Indie games can be game-changing, excuse the pun, groundbreaking, think Minecraft, and engagingly complex. They dare to tread where many mainstream developers won't or can't, and that's what makes them special. For the most part, not concerned with intense graphics, they can provide a level of game-play and innovation not heard from in years. Indie games are the true "diamonds in the rough" and can give the gamer a sense of discovery when one happens upon them. Sadly, many never see their full potential due, in part, to lack of funding. Here's Starbound, this weeks indie game review.
Starbound is Terraria and Minecraft in space. With a universe of countless procedurally generated worlds, each containing dungeons, pirate ships, good guys and bad and the requisite crafting materials of all types, this indie hit-in-the-making provides a balanced yet varied experience that is extremely addictive.
The gamer can choose from several races including human, Apex (an ape), Avian (birds), Florian (an aquatic) and a few others. There are some character customization options at the start, but the game is still in beta so there's a good chance more will be added in the future.
Upon entering the game world the player finds themselves on a ship. The design of which is determined by the race choice. There are future plans to add the ability to upgrade each ship with different compartments. This can be done when the player finds blueprints hidden in bases and dungeons on the planets surface.
A tutorial begins immediately and the player is instructed to beam to the planet using a star trek-esque transporter. Once on the ground the gamer enters a 2-D side-scrolling world full of treasure waiting to be discovered. One can circumnavigate each planet, typically discovering old ruins, medieval villages and high tech prisons and labs. And there's even more to find underground.
One of the cooler features of the game is advanced tech that, once found and applied to the character via a machine on the ship, provides different skills and abilities.. There's tech that allows the gamer to zoom forward or back, jump extra high or create a protective bubble and fly.
There's also a plethora of guns and knives that can be bought, looted or crafted. One can roll with a rifle, shield and pistol, shield and sword, two pistols, two swords, sword and pistol or a big ole two-handed slapper capable of knocking baddies off the screen. There are even blueprints that allow for the creation of epic weapons. Also, almost every planet has at least one elite creature that when killed drops powerful swords, mostly of the two-handed variety.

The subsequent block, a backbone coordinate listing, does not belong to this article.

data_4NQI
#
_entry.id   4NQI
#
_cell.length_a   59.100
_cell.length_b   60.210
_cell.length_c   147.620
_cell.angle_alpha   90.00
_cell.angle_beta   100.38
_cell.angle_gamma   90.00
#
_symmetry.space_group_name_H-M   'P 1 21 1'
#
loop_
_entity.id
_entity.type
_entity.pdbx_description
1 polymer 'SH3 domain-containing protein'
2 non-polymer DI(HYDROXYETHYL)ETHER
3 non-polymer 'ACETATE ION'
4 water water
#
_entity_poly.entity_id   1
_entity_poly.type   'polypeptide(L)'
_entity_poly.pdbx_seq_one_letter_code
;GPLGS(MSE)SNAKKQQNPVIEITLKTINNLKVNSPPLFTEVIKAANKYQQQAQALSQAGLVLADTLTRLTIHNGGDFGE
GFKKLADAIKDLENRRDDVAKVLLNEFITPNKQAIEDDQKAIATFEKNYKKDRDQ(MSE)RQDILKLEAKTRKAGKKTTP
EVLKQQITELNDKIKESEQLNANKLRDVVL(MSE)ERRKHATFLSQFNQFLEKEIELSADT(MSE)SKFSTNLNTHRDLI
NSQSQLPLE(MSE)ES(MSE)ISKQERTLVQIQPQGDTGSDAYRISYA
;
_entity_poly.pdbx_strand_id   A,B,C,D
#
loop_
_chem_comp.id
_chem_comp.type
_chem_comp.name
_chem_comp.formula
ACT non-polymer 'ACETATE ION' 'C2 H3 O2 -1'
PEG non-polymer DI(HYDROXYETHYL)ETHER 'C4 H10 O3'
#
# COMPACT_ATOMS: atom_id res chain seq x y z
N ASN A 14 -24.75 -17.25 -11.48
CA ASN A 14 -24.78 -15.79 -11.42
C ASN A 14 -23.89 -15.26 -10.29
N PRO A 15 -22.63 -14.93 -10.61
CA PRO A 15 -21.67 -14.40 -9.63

Each world has associated coordinates that can be shared with friends. This allows for the easy discovery of dungeons and loot throughout the vast, procedurally generated universe. There are multiple sectors to explore and they get progressively harder. The sectors are unlocked by defeating a boss summoned by a craft-able item
Starbound has been in public beta since December of 2013.With 3 planned stages of beta testing it looks like the end of the year before the full version will be released. Up until recently, upon each version change, a complete player wipe was required. This mean't saved games wouldn't work with the upgraded client. However, this frustration has ended with recent updates. The developers have promised no player wipes will be required throughout the remainder of beta testing.
Although obviously still under construction, with some unsolved glitches and missing content, Starbound looks to be a classic in the making. With over a hundred crafting materials and a thousand build-able objects, generated creatures and landscapes in an infinite universe, and literally millions of weapon combinations, Chucklefish Ltd. seems to be off to a good start with their first project.
Pre-ordering Starbound is available for as low as $15, with other packages ranging to $2000 that include special features such as designing weapons or a personalized, in-game statue. All proceeds go towards the development of the game and it's final release date. When pre-ordering, the buyer will receive a link to a beta download and a steam key when available.
Until next week, this is the indie game review. The new retro with a twist.